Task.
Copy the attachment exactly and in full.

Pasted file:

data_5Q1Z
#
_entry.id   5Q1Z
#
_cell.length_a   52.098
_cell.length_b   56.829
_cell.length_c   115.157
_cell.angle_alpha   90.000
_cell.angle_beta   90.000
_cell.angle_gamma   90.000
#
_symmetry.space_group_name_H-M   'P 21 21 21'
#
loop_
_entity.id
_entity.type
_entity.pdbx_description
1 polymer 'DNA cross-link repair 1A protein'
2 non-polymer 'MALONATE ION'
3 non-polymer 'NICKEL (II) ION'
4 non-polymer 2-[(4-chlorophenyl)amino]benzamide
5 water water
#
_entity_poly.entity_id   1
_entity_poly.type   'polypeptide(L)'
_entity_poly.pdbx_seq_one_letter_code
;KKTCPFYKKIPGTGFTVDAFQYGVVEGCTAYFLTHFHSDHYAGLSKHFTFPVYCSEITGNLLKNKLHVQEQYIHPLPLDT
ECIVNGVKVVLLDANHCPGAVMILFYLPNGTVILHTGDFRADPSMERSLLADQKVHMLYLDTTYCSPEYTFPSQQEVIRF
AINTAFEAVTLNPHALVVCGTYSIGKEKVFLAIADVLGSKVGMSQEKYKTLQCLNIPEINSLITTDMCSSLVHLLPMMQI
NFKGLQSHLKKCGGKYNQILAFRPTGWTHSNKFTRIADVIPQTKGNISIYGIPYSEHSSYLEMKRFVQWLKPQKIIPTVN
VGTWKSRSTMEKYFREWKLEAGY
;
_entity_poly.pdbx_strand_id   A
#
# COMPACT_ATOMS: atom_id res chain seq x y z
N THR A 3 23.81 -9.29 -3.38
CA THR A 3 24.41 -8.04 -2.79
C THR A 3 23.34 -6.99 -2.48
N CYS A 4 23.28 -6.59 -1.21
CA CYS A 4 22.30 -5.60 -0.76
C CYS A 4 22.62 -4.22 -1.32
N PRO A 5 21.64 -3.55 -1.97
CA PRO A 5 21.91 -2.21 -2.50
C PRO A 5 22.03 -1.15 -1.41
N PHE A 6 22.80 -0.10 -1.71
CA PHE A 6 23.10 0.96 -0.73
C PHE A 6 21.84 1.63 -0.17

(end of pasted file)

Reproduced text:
data_5Q1Z
#
_entry.id   5Q1Z
#
_cell.length_a   52.098
_cell.length_b   56.829
_cell.length_c   115.157
_cell.angle_alpha   90.000
_cell.angle_beta   90.000
_cell.angle_gamma   90.000
#
_symmetry.space_group_name_H-M   'P 21 21 21'
#
loop_
_entity.id
_entity.type
_entity.pdbx_description
1 polymer 'DNA cross-link repair 1A protein'
2 non-polymer 'MALONATE ION'
3 non-polymer 'NICKEL (II) ION'
4 non-polymer 2-[(4-chlorophenyl)amino]benzamide
5 water water
#
_entity_poly.entity_id   1
_entity_poly.type   'polypeptide(L)'
_entity_poly.pdbx_seq_one_letter_code
;KKTCPFYKKIPGTGFTVDAFQYGVVEGCTAYFLTHFHSDHYAGLSKHFTFPVYCSEITGNLLKNKLHVQEQYIHPLPLDT
ECIVNGVKVVLLDANHCPGAVMILFYLPNGTVILHTGDFRADPSMERSLLADQKVHMLYLDTTYCSPEYTFPSQQEVIRF
AINTAFEAVTLNPHALVVCGTYSIGKEKVFLAIADVLGSKVGMSQEKYKTLQCLNIPEINSLITTDMCSSLVHLLPMMQI
NFKGLQSHLKKCGGKYNQILAFRPTGWTHSNKFTRIADVIPQTKGNISIYGIPYSEHSSYLEMKRFVQWLKPQKIIPTVN
VGTWKSRSTMEKYFREWKLEAGY
;
_entity_poly.pdbx_strand_id   A
#
# COMPACT_ATOMS: atom_id res chain seq x y z
N THR A 3 23.81 -9.29 -3.38
CA THR A 3 24.41 -8.04 -2.79
C THR A 3 23.34 -6.99 -2.48
N CYS A 4 23.28 -6.59 -1.21
CA CYS A 4 22.30 -5.60 -0.76
C CYS A 4 22.62 -4.22 -1.32
N PRO A 5 21.64 -3.55 -1.97
CA PRO A 5 21.91 -2.21 -2.50
C PRO A 5 22.03 -1.15 -1.41
N PHE A 6 22.80 -0.10 -1.71
CA PHE A 6 23.10 0.96 -0.73
C PHE A 6 21.84 1.63 -0.17